“Family fireworks” that can be just as explosive as the fireworks that will be lit all weekend long at beaches and towns throughout America.

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CYA – But it’s Not What You Think!

This week brought long-awaited although not unexpected news from the US Federal Reserve Board: Fed officials expect to raise interest rates from the current level of “near zero” by the end of 2023 instead of sometime in 2024. Earth-shattering? NO. Cause for paying attention? YES. Even though 2023 seems fairly distant, interest rates have already begun to increase. It is not too early to pay attention to, review, and understand your overall Asset Allocation. Thus, today’s title, “CYA”. Cover Your Asset Allocation.

As quick background, the US Federal Reserve System, or the “Fed”, has as its mandate to maximize US employment and allow for stable prices. Its primary tool for accomplishing these goals is the setting of short-term interest rates – which then translate into to interest rates for anything from 30-day Treasury bills to 10-year Treasury notes, to 15- and 30-year mortgages. Even debt issued globally watches the Fed’s interest rate policy.

Fed officials expect to raise interest rates by 2023. It is not too early to pay attention to, review, and understand your overall Asset Allocation.

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Portfolios & Back Pain

Have you ever had back trouble? Boy can it be a pain in the ### (pun intended). Recovery is usually possible by seeking – and taking – proper advice and treatment. Believe it or not, there is a way to relate the recovery process from back pain to the recovery and durability of investment portfolios. Stay with me here!

I will credit my excellent physical therapist, who knows very well my profession as a CFP®, for coming up with the concept. He said to me, “like your advice about my 401k allocation, the physical strength work a person does for years can make recovery from back trouble much swifter and even easier.” Hooray! While the recovery process for a person’s back can take several weeks to several months, the recovery process for properly positioned investment portfolios has been actively taking place for over 12 months and could continue over the life of a portfolio.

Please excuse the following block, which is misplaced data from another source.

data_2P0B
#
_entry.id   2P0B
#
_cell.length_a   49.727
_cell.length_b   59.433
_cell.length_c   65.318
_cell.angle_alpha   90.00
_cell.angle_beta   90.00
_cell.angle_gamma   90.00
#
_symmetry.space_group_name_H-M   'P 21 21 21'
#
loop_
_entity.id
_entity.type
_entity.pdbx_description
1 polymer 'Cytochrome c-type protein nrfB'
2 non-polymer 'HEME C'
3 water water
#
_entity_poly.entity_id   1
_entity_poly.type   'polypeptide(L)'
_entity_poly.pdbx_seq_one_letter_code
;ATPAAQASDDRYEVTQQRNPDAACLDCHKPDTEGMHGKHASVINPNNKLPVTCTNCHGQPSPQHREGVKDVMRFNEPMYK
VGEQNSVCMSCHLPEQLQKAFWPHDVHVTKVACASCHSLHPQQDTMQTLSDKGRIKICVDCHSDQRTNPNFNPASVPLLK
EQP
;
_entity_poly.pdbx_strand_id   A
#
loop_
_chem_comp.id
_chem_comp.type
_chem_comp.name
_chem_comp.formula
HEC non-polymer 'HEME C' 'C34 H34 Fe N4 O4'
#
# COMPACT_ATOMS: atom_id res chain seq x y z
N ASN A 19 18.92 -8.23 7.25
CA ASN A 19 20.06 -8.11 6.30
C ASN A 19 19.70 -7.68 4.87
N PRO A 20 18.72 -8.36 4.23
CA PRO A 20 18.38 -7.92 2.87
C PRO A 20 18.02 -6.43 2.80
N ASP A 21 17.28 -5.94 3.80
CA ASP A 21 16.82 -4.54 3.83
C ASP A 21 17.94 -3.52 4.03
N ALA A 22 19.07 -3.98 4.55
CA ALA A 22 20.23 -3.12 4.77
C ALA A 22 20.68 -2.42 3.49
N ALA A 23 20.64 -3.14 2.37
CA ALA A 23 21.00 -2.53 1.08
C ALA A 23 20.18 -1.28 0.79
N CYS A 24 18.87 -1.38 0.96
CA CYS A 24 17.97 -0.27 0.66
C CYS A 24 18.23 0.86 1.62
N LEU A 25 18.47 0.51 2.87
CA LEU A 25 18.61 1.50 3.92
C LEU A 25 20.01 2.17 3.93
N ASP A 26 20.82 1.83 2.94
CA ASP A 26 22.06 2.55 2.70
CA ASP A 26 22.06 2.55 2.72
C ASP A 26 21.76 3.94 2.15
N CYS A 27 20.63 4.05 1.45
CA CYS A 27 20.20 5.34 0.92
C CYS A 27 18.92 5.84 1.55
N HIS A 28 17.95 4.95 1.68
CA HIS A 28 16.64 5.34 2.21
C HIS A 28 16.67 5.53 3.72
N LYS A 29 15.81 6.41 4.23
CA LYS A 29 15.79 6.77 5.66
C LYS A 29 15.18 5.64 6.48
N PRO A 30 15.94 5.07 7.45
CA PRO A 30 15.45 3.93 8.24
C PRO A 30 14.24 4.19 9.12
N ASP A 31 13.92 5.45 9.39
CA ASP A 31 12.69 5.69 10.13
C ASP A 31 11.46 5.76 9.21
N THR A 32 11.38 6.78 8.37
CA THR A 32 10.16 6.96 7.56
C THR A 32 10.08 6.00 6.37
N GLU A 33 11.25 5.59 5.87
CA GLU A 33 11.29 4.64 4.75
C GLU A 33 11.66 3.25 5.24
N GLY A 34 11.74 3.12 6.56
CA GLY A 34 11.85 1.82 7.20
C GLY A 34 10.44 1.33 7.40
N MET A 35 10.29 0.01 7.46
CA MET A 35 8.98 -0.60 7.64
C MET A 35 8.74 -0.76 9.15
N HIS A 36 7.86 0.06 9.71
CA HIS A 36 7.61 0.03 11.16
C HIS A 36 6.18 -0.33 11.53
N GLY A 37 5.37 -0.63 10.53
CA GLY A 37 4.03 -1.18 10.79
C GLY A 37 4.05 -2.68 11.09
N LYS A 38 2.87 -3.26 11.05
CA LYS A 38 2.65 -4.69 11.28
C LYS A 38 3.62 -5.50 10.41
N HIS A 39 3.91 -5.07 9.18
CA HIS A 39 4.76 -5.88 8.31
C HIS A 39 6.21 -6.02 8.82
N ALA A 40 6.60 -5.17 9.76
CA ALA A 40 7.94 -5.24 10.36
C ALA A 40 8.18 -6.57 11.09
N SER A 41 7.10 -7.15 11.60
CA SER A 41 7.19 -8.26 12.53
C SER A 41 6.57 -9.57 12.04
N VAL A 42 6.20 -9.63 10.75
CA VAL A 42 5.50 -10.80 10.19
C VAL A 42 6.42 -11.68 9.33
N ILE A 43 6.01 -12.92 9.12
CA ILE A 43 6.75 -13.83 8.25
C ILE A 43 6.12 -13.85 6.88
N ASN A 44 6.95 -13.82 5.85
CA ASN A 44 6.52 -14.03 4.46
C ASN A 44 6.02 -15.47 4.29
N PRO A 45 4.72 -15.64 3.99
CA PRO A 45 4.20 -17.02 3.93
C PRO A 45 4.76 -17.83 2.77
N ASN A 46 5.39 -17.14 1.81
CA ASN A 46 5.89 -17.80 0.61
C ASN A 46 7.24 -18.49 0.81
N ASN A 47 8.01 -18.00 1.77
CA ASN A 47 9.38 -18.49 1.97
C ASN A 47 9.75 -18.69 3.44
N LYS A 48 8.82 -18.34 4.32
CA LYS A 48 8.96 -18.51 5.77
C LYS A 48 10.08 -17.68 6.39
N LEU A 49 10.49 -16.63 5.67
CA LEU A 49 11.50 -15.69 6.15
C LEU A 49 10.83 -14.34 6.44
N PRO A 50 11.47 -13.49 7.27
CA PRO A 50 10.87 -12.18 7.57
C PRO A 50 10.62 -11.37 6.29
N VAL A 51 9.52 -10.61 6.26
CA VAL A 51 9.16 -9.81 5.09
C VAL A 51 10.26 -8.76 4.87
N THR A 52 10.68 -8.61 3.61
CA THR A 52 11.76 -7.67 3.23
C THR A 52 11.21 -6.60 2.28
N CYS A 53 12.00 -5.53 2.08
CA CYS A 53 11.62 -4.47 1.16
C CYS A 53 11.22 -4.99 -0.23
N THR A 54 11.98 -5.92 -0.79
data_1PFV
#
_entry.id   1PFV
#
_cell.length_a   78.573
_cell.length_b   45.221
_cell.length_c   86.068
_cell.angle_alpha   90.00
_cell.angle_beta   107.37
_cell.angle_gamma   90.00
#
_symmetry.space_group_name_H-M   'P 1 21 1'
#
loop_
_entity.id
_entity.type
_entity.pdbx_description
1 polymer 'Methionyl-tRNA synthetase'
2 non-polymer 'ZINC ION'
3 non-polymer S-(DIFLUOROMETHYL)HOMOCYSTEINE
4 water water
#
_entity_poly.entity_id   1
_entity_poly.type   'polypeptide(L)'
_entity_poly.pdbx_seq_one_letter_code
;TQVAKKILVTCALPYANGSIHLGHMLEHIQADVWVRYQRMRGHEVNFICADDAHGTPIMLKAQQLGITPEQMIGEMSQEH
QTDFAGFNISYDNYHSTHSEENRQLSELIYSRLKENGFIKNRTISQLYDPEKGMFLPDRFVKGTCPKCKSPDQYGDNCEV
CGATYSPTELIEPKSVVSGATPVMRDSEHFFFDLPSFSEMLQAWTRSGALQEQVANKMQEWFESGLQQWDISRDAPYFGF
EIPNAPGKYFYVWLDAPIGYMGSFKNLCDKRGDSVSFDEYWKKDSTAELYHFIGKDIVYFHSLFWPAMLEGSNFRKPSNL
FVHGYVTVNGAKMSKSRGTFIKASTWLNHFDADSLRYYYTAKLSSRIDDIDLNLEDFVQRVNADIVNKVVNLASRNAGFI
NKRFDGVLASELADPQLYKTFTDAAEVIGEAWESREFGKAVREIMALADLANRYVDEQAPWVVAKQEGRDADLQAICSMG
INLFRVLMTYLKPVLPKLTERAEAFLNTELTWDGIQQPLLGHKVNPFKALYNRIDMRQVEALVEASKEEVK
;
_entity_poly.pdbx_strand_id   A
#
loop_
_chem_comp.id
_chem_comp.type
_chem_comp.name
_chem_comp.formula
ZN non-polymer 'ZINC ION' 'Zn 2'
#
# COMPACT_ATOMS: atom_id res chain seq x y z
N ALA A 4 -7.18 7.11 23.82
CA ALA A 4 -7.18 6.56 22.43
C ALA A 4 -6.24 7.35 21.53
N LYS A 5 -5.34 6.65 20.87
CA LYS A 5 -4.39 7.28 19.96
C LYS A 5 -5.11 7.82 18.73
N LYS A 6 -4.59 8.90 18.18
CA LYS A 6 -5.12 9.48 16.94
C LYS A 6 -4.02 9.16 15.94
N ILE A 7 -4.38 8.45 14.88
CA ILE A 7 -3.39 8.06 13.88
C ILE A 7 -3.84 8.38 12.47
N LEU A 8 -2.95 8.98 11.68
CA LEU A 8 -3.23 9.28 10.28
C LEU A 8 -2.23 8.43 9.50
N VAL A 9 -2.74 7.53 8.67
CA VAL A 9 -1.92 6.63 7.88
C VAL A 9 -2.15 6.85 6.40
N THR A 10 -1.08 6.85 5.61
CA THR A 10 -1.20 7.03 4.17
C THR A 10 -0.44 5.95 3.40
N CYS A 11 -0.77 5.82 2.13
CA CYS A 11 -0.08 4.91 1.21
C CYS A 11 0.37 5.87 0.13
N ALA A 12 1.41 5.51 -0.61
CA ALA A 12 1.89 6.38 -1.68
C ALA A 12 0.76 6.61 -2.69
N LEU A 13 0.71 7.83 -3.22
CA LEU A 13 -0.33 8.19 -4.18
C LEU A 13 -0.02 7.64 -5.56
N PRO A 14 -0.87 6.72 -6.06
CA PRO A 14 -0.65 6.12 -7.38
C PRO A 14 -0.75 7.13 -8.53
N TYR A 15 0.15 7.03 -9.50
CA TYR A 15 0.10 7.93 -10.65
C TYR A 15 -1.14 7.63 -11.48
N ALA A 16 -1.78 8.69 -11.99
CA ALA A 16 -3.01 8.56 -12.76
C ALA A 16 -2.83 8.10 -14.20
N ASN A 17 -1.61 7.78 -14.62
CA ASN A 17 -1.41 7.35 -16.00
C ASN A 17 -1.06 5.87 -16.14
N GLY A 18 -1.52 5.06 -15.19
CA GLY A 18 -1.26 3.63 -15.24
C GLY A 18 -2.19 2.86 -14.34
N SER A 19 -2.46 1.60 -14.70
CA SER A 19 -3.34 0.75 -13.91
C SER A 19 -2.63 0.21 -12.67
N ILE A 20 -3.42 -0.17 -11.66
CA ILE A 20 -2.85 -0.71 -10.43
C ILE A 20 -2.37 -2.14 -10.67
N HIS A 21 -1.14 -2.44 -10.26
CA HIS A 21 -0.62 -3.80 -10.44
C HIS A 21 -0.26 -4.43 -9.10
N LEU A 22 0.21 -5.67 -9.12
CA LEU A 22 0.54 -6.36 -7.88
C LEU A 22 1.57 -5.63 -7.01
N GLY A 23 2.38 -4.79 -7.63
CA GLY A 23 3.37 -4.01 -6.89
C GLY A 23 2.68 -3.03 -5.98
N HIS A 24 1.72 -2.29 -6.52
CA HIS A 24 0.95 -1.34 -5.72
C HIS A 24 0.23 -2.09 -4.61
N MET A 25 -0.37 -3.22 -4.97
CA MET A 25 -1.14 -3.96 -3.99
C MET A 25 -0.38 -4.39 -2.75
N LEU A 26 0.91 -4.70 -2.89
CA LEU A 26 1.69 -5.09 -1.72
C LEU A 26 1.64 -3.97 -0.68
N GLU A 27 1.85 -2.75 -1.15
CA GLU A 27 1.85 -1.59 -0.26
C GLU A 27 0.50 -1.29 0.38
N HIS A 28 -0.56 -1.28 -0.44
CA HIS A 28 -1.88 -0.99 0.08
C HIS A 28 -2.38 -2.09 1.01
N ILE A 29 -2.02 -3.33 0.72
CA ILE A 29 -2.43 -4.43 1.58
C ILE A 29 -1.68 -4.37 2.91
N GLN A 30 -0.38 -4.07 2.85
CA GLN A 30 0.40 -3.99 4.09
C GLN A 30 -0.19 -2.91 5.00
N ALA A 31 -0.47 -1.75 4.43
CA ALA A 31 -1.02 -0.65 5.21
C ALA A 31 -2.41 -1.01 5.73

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Here’s to the 2021 Graduates!

With inspiration from the Archives of TGIF 2 Minutes… and in light of graduation season, it can be beneficial to celebrate the basics of personal finance for future peace of mind – both for ourselves and the kids, grandkids, nieces, and nephews who mean the most to us. 

College graduation may have been a long, long time ago or more recently – and experienced from the perspective of a parent, grandparent, or friend.

Inspired by last weekend’s graduation at the University of Notre Dame and “graduation season” in general, consider these pieces of financial advice that hold meaning for nearly everyone at every age:

Some financial advice holds meaning for nearly everyone at every age, not just recent grads.
Photo by Emily Ranquist on Pexels.com

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White-Hot Real Estate – Pt 1

The real title this week is, “Selling Real Estate in a White-Hot Market”.

Future topics include:

  • Real Estate (in general) in a White-Hot Market
  • How to Handle Real Estate as an Asset in Any Market
  • Renting versus Buying in a White-Hot Real Estate Market

ALL of these topics have come up in conversations with friends and clients over the past year, even more so in the past five months. There is no question that real estate – especially around major cities like New York, Chicago, Philadelphia, Raleigh/Durham, and Atlanta – is sizzling hot. Even cities such as Atlanta where there are residential areas inside of a sprawling city, those “suburban feel” areas are also on fire.

Whether or not to sell their home has come up in conversations with friends and clients over the past year, even more so in the past five months.

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Gut Check in Rocky Markets… 2021 Version

From the 2014 & 2016 Archives of TGIF 2 Minutes comes a timely message – updated for 2021, as markets could get fairly rocky (read: volatile) with inflation fears, unprecedented US government debt issuance and money printing. Caution is warranted. However, timeframe and a PLAN are key.

Have you asked yourself lately…

  • “Is this the ‘Big Dip’ in the markets they have warned about?”
  • “Should I be selling my stocks?”
  • “Should I be selling my bonds?”
I stress to my clients and friends: Do NOT allow short-term market moves to instill fear and lead to poor decisions.